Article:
Therefore, at this preliminary stage of the litigation and in light of the applicable pleading standards, F.N.B. has adequately asserted a claim against Transamerica for breach of contract. The parties will be given the opportunity to explore the above factual disputes through discovery, including the authenticity issues and potential applicability of the additional agreements submitted by Defendants, and may reassert their positions at a subsequent date.

Insurance Bad Faith

Defendants also argue that F.N.B. failed to state a claim against Transamerica for Insurance Bad Faith (Count III) because F.N.B. did not adequately allege an unreasonable denial of benefits, and alternatively, did not establish that Transamerica knew of or recklessly disregarded its lack of reasonable basis in denying the claim. (Defs.' Br. in Supp. at 25-26). However, the Court finds that the facts averred in the complaint sufficiently allege that Transamerica did not pay the entire amount that F.N.B. was owed under the policies, that said denial was unreasonable, and that Transamerica knew that it lacked a reasonable basis in denying the claim. Accordingly, F.N.B. has adequately stated a claim against Transamerica for insurance bad faith.[12]

Breach of Fiduciary Duty

A. Transamerica

Defendants contend that F.N.B.'s claims for breach of fiduciary duty against Transamerica should be dismissed because (1) Transamerica did not owe F.N.B. a fiduciary duty under Pennsylvania law and (2) this claim is duplicative of its insurance bad faith claim. F.N.B. responded by arguing that under Ohio law, which it contends governs, Transamerica owed it a fiduciary duty. Although there is a difference between the law of Pennsylvania and Ohio as to whether an insurance company owes its insured a fiduciary duty in handling a claim, see Keppol v. State Farm Ins., 2013 WL 300742, * 3 (E.D. Pa. 2013) (finding that, in general, no fiduciary duty is owed in Pennsylvania); Andrews v. Nationwide Mut. Ins. Co., 2012 WL 5289946, *6 (Ohio Ct. App. 2012) (finding that a fiduciary duty is owed in Ohio), the claim is nevertheless properly dismissed under the laws of both states. Thus, no actual conflict exists.

Under the law of both Pennsylvania and Ohio, claims for breach of fiduciary duty are duplicative of claims for insurance bad faith. See Keppol v. State Farm Ins., 2013 WL 30072, *3 (E.D. Pa. 2013) ("Pennsylvania courts have dismissed claims for breach of fiduciary duty in the insurance context as duplicative of statutory bad faith claims."); Thompson v. Cmty. Ins. Co., 2004 WL 5345144, *8 (S.D. Ohio 2004) (dismissing claim for breach of fiduciary duty against an insurance carrier because Ohio courts treat those claims and bad faith claims against insurance carriers "interchangeably"); International Fidelity Ins. Co. v. Vimas Painting Co., Inc. 2008 WL 926577 *4 (S.D. Ohio 2008) ("Ohio courts have held that such a fiduciary relationship exists in the context of insurance contracts, and that an insurer therefore has a[n] implied duty to act in good faith in handling the claims of its insured... Because of this fiduciary relationship, an insured may pursue a bad faith tort claim against the insurer.") (emphasis added)).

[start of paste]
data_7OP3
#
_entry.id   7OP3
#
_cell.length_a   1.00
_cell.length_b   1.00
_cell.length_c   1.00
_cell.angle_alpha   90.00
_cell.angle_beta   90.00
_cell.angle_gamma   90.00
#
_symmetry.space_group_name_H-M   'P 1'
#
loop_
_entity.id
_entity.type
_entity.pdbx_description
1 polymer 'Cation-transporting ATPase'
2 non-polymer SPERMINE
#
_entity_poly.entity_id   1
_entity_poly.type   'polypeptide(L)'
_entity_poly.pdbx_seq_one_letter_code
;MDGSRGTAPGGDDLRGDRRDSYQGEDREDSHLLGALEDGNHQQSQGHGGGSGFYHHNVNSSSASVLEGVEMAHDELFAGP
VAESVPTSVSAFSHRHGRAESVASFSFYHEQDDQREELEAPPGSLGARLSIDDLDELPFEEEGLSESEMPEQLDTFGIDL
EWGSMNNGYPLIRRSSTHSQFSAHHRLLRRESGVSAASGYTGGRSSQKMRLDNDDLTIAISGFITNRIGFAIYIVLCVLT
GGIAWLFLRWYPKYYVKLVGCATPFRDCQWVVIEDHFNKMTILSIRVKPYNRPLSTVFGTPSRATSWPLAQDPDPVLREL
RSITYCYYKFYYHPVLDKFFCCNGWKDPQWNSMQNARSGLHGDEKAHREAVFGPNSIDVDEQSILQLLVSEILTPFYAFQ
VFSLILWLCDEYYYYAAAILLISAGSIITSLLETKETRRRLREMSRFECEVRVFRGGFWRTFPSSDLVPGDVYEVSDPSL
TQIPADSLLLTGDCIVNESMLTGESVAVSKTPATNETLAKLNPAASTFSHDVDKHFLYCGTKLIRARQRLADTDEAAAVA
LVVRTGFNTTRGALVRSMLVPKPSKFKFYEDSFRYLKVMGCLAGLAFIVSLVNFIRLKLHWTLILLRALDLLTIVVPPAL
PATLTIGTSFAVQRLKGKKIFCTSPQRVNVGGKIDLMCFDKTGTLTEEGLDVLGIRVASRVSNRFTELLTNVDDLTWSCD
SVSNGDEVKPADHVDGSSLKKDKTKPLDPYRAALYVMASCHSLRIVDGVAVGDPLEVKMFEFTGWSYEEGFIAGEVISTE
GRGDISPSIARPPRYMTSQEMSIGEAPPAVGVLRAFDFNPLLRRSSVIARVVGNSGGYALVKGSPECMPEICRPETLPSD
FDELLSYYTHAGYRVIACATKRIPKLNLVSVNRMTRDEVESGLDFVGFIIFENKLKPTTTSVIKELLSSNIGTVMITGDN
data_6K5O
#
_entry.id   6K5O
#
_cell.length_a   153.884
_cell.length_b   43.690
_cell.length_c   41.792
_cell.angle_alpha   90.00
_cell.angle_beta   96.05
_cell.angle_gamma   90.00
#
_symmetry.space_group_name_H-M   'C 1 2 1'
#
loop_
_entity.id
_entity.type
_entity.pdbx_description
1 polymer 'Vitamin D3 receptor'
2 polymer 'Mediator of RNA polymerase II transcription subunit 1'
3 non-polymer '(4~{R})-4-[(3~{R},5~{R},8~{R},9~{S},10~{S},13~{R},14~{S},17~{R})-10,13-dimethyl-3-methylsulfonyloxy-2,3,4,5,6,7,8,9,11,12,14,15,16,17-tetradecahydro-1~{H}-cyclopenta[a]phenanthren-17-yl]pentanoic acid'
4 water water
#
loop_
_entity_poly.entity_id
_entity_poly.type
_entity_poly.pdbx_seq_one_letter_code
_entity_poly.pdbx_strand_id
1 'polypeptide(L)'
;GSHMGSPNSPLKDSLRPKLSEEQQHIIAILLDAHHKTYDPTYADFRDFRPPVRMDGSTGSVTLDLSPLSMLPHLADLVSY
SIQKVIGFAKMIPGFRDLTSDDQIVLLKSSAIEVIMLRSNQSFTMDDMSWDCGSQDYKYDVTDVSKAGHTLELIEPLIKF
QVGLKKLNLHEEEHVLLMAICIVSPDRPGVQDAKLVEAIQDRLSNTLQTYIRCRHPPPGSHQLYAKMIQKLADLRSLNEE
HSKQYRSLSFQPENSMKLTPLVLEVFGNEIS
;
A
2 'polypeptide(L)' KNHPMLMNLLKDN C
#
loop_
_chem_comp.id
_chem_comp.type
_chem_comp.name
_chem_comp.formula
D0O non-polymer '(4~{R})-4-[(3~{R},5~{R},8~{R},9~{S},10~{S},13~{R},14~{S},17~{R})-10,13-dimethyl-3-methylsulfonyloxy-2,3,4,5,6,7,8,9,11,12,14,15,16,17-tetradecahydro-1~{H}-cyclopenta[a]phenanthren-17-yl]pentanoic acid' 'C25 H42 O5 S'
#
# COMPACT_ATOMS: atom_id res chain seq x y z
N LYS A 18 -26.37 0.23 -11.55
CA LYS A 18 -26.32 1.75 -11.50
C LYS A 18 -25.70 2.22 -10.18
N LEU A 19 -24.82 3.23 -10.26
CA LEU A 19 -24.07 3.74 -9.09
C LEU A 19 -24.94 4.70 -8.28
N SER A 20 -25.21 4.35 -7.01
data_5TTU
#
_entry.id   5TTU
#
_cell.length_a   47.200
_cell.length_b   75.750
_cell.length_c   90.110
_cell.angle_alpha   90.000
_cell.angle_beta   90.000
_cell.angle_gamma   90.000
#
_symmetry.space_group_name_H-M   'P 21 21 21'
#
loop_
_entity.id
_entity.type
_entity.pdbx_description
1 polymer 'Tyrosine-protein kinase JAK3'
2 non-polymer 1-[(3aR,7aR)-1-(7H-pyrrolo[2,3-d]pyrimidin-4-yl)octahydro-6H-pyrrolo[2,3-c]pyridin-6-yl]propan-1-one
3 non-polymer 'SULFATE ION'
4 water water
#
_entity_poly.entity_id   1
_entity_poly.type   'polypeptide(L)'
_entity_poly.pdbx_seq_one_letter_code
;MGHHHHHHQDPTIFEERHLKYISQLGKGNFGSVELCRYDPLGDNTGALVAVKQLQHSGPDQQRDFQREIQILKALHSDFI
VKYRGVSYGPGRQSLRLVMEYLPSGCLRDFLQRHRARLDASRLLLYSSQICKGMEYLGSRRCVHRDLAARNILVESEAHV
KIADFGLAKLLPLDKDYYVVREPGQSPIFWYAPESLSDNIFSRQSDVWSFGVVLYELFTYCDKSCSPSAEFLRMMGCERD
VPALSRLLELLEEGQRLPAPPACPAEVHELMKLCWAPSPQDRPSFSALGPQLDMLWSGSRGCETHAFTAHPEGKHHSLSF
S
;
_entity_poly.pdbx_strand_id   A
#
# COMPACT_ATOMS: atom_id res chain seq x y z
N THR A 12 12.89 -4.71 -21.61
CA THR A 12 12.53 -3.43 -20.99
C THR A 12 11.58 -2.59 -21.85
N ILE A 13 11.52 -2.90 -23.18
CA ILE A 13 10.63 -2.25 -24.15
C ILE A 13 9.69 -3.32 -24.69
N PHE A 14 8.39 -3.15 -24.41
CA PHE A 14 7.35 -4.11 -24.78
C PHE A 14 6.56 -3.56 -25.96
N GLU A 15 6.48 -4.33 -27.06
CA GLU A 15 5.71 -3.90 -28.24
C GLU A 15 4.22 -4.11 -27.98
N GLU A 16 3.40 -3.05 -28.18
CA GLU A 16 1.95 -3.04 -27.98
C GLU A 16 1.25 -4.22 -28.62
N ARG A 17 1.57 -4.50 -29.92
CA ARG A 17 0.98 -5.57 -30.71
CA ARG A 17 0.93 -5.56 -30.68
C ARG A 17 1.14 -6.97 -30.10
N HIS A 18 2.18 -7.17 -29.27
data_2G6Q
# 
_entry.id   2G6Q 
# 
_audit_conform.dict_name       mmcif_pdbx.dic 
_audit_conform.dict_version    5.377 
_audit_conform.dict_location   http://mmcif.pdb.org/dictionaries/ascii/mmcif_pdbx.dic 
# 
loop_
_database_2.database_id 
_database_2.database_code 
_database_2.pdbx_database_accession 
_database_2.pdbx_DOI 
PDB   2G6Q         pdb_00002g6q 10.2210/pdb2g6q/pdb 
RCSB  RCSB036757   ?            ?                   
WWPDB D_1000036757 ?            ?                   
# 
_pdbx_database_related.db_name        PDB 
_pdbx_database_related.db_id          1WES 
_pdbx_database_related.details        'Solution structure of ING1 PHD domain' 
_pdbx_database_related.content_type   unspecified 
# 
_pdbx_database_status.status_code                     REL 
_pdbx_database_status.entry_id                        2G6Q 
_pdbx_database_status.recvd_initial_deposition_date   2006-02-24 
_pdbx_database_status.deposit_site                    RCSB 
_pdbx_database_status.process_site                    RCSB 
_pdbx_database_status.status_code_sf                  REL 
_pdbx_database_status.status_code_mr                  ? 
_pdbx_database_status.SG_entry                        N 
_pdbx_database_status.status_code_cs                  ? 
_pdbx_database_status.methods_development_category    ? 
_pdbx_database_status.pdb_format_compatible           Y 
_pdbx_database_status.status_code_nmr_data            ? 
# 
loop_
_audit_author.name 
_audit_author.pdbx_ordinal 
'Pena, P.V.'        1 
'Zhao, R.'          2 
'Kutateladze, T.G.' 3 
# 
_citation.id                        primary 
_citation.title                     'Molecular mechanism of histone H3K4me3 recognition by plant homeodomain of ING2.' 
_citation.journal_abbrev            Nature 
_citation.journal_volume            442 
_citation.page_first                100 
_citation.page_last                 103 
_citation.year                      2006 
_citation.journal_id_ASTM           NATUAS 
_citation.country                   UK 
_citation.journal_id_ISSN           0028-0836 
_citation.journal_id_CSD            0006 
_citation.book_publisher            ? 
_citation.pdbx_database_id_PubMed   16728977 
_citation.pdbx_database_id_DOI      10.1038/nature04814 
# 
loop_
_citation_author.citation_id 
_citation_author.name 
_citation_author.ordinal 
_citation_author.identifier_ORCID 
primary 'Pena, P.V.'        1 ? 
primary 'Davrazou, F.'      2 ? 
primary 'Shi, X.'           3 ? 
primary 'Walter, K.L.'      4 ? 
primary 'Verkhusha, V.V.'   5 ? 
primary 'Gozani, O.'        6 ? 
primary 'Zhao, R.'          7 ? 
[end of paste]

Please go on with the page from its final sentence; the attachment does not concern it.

Accordingly, because F.N.B. asserted a viable claim for insurance bad faith against Transamerica as discussed supra, its claim for breach of fiduciary duty against Transamerica is duplicative and barred under both Pennsylvania and Ohio law, and thus, is dismissed.

B. Clark

There is an apparent actual conflict of law with regard to F.N.B.'s claim for breach of fiduciary duty against Clark. Defendants contend that Pennsylvania law applies, and thus, Clark does not owe F.N.B. a fiduciary duty. F.N.B. contends otherwise, arguing that Ohio law governs and that it has properly alleged a cause of action against Clark for breach of fiduciary duty. However, the Court finds that at this stage, where the record is not fully developed and there remain several factual issues to be resolved, a conflict of law analysis would be inappropriate. Reginalla Const. Co., Ltd. v. Travelers Cas. and Sur. Co. of America, 949 F.Supp.2d 599, 610 (W.D.Pa. 2013), aff'd. 568 Fed.App'x 174 (3d Cir. 2014) ("A choice of law analysis is appropriate at the Rule 12(b)(6) stage when it is not dependent on factual issues that can be probed only with the assistance of a fully developed record."); Harper v. LG Elec. USA, Inc., 595 F.Supp.2d 486, 490-491 (D.N.J. 2009) (deferring its choice-of-law analysis until the record is more fully developed such that the court could more appropriately consider the governmental interest analysis). Therefore, because F.N.B. asserts that Ohio law applies to its claim for breach of fiduciary duty against Clark, the Court will, solely for purposes of the present motion, assume that is the case. To that end, the Court finds that if Ohio law were to apply to this action, F.N.B. has plausibly stated a claim for relief against Clark for breach of a fiduciary duty.

The complaint alleges facts in which the Court can reasonably infer that Clark acted as an insurance broker under the policies and owed a fiduciary duty to Plaintiff, that Clark breached its fiduciary duty by assisting and cooperating with Transamerica in the manipulation of the Cash Surrender Value owed to F.N.B., and that F.N.B. suffered financial harm as a result. See Smith v. Robbins & Myers, Inc., 969 F.Supp.2d 850, 866 (S.D. Ohio 2013) ("To support a claim for breach of fiduciary duty [in Ohio], a plaintiff must allege: (1) the existence of a fiduciary duty; (2) breach of that duty; and (3) injury proximately cause by the breach.'"); Lawarre v. Fifth Third Secs., Inc., 2012 WL 3834052, *2 (Ohio Ct. App. 2012) ("A broker or financial advisor has a fiduciary relationship with its clients."); Friedman v. Ohio Dept. of Ins., 2003 WL 22208805, *2 (Ohio Ct. App. 2003) (observing that an insurance broker "owes wide-ranging fiduciary duties to the customer to manage [its] account in accordance with the customer's needs and objectives."). Consequently, Defendants' motion to dismiss this claim is denied. The parties will be given the opportunity to fully develop the factual record and explore the controlling law based on the same, and may reassert their positions at a later date.


Defendants' motion to dismiss the complaint will be granted in part and denied in part. F.N.B.'s claim against Transamerica for breach of fiduciary duty in Count II will be dismissed with prejudice. The remaining claims against Transamerica and Clark shall proceed. An appropriate Order follows.